Published: Thu, October 18, 2018
Sci-tech | By Laverne Osborne

Climate change may result in adverse shortage and double price of beer

Climate change may result in adverse shortage and double price of beer

Hundreds of millions of beer lovers could lose affordable access to their favourite alcohol within a few decades, as the crops used to brew it may not survive human-driven climate change.

"Increasingly research has begun to project the impacts of climate change on world food production, focusing on staple crops such as wheat, maize, soybean, and rice", said Dabo Guan, a professor at UEA. In our study, we took beer as one such example, to highlight the ways climate change will affect our lives.

The United Kingdom may decrease its beer consumption by between 0.37 billion and 1.33 billion liters while the price may double.

Though not falling into that category, China, the largest beer-consuming country, may also witness an 83-percent rise in price, according to the study.

Barley is one of the main ingredients used to make beer, and about a sixth of global harvests go towards beer production.

Xie Wei, lead author of the article and researcher at China's Peking University, said concurrent drought and heat waves, which will become more frequent and severe in the backdrop of global warming, are estimated to reduce global barley output by between 3 and 17 percent this century. But researchers behind the report said it will affect the quality of life for many people.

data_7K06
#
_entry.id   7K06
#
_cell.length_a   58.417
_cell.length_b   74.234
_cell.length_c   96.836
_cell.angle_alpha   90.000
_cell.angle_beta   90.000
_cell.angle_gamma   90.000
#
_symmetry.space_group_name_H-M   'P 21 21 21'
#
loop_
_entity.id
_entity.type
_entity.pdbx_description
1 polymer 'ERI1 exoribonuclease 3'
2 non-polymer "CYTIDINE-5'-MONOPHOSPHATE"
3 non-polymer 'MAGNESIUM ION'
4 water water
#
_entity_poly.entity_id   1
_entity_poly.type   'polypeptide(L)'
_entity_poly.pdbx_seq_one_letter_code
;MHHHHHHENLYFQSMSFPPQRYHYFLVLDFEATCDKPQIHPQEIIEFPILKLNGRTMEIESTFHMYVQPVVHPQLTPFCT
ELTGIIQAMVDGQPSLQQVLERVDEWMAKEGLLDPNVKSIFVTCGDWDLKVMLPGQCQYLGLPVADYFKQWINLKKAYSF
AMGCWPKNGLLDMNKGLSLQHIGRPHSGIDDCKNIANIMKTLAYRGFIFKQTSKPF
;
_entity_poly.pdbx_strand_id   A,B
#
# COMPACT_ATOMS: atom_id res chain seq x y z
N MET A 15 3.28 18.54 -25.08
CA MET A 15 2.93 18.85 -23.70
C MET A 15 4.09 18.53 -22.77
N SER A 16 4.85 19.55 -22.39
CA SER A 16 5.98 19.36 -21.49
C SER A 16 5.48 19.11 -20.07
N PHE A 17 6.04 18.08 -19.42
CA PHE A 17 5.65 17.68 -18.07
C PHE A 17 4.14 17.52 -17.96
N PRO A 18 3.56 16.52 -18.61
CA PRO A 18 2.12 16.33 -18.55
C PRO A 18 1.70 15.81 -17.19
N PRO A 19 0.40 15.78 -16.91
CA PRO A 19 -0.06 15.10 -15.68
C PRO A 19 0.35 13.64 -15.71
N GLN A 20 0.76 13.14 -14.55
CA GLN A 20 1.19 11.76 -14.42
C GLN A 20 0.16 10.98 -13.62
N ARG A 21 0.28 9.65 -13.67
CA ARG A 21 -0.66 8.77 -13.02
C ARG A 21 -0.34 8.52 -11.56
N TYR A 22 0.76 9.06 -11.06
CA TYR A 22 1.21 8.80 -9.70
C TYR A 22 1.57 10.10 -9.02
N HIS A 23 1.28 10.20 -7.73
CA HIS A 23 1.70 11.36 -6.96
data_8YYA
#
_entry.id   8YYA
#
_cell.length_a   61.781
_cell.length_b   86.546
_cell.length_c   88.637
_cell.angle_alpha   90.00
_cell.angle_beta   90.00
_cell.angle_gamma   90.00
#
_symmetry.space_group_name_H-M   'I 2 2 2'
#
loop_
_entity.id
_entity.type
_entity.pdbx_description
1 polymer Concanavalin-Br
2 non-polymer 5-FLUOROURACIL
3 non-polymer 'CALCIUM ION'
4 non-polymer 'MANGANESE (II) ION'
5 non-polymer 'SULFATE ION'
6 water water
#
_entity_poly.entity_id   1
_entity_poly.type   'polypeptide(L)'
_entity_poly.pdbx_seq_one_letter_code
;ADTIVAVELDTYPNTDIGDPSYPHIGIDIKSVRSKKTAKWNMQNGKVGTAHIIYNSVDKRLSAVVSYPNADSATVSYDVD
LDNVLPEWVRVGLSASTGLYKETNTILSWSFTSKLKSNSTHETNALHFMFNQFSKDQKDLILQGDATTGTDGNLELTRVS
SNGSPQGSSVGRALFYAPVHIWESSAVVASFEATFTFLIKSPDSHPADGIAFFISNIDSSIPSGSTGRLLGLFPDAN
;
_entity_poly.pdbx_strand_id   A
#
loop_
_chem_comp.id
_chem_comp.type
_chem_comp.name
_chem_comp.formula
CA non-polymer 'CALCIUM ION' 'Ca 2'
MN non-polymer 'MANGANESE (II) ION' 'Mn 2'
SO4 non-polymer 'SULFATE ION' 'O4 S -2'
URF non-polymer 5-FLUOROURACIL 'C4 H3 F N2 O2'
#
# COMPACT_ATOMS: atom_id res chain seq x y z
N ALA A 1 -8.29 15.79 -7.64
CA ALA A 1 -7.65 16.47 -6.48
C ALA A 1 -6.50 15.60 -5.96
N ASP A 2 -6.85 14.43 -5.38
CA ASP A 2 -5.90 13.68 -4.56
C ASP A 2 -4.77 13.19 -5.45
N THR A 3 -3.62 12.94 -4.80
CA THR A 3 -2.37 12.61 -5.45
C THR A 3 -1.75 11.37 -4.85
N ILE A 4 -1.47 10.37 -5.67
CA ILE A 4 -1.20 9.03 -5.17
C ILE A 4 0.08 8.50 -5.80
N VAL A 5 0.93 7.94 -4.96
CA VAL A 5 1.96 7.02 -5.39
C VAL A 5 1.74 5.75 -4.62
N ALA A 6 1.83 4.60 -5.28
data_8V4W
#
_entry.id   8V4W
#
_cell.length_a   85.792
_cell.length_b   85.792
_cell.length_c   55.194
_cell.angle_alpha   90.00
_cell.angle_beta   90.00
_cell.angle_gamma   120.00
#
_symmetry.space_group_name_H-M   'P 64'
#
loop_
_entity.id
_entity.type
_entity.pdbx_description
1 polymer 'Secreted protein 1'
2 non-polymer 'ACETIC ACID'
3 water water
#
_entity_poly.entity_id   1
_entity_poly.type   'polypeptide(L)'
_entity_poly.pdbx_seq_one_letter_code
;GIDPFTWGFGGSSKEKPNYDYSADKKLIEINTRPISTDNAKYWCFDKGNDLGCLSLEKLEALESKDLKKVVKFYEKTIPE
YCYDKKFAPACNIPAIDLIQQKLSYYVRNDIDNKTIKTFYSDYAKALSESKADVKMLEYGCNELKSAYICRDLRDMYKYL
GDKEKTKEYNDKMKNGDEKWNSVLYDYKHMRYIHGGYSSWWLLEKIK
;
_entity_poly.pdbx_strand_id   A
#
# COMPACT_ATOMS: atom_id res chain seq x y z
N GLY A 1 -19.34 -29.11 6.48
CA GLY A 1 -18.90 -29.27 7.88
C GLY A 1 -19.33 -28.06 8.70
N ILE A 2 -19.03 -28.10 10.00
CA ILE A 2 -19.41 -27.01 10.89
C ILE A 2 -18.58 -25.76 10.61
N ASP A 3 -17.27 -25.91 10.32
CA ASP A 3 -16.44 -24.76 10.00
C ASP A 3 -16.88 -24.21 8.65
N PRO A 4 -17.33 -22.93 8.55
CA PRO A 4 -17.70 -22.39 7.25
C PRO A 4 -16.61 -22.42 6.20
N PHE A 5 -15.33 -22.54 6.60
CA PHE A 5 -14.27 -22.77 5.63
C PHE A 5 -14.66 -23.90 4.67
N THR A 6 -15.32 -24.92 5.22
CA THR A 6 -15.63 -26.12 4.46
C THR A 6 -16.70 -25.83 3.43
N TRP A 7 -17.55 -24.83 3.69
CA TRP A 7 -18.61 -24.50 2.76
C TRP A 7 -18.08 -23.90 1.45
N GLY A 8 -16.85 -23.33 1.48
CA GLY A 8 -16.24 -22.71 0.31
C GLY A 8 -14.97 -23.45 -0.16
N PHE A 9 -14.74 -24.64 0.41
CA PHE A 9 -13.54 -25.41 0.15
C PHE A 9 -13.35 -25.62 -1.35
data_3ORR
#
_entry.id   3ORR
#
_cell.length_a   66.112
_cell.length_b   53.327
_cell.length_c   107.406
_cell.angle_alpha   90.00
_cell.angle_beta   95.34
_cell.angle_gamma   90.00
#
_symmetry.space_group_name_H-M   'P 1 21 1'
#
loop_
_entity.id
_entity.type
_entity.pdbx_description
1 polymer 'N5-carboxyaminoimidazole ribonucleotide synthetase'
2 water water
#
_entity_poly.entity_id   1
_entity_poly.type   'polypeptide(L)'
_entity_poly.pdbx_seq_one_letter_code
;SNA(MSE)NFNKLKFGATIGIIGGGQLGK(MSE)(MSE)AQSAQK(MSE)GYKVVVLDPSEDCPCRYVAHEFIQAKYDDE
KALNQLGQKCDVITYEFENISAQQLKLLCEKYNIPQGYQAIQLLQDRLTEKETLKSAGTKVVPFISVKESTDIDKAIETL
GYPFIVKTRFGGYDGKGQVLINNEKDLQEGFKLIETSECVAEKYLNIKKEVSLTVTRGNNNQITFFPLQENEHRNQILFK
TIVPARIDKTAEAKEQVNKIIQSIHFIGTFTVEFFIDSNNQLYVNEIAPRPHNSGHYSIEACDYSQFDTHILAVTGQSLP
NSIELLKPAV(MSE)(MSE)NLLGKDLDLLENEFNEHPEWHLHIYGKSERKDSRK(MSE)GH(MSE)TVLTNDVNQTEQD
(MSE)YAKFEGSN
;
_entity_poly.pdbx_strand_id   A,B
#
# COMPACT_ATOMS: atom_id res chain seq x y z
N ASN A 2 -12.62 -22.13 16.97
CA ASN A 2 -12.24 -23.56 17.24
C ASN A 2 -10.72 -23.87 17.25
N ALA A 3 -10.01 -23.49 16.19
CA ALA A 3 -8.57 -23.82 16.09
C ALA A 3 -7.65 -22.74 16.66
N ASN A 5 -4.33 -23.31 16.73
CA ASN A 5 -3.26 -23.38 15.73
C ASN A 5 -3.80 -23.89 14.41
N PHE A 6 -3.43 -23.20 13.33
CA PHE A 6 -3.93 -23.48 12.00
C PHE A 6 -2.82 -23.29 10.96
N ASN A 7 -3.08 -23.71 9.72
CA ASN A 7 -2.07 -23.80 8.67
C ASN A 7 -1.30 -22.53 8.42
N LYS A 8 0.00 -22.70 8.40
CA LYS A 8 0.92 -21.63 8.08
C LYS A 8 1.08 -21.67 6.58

The worldwide study involved researchers from the UK, China, Mexico, and the U.S., who modelled the impacts of extreme climate events on barley yields in 34 world regions.

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The economic models used in the paper demonstrated strong potential for price surges in some beer-loving countries, and whether or not people get to enjoy a frosty mug of suds will likely depend on their willingness to pay.

The study noted that a decrease in beer consumption may be highly notable in markets that consumed the most beer by volume.

The report comes days after the United Nations released it's special report on climate change - with scientists warning the world needed to take drastic action to reduce carbon pollution. A decrease in the global supply of barley leads to a dramatic regional decrease in beer consumption and an increase in beer prices.

The craft beer industry is already planning for the future, says Chris Swersey, a supply chain specialist at the Brewer's Association, a trade group that represents 4,500 small breweries across the country. Increased price for a beer pint in a shop or pub could result in the alcoholic beverage becoming a luxurious good and unaffordable for the people belonging to the working class.

"Really, the countries who love beer will suffer a lot", he said.

Beer joins other "luxury products" like coffee and wine that may be severely impacted by climate change.

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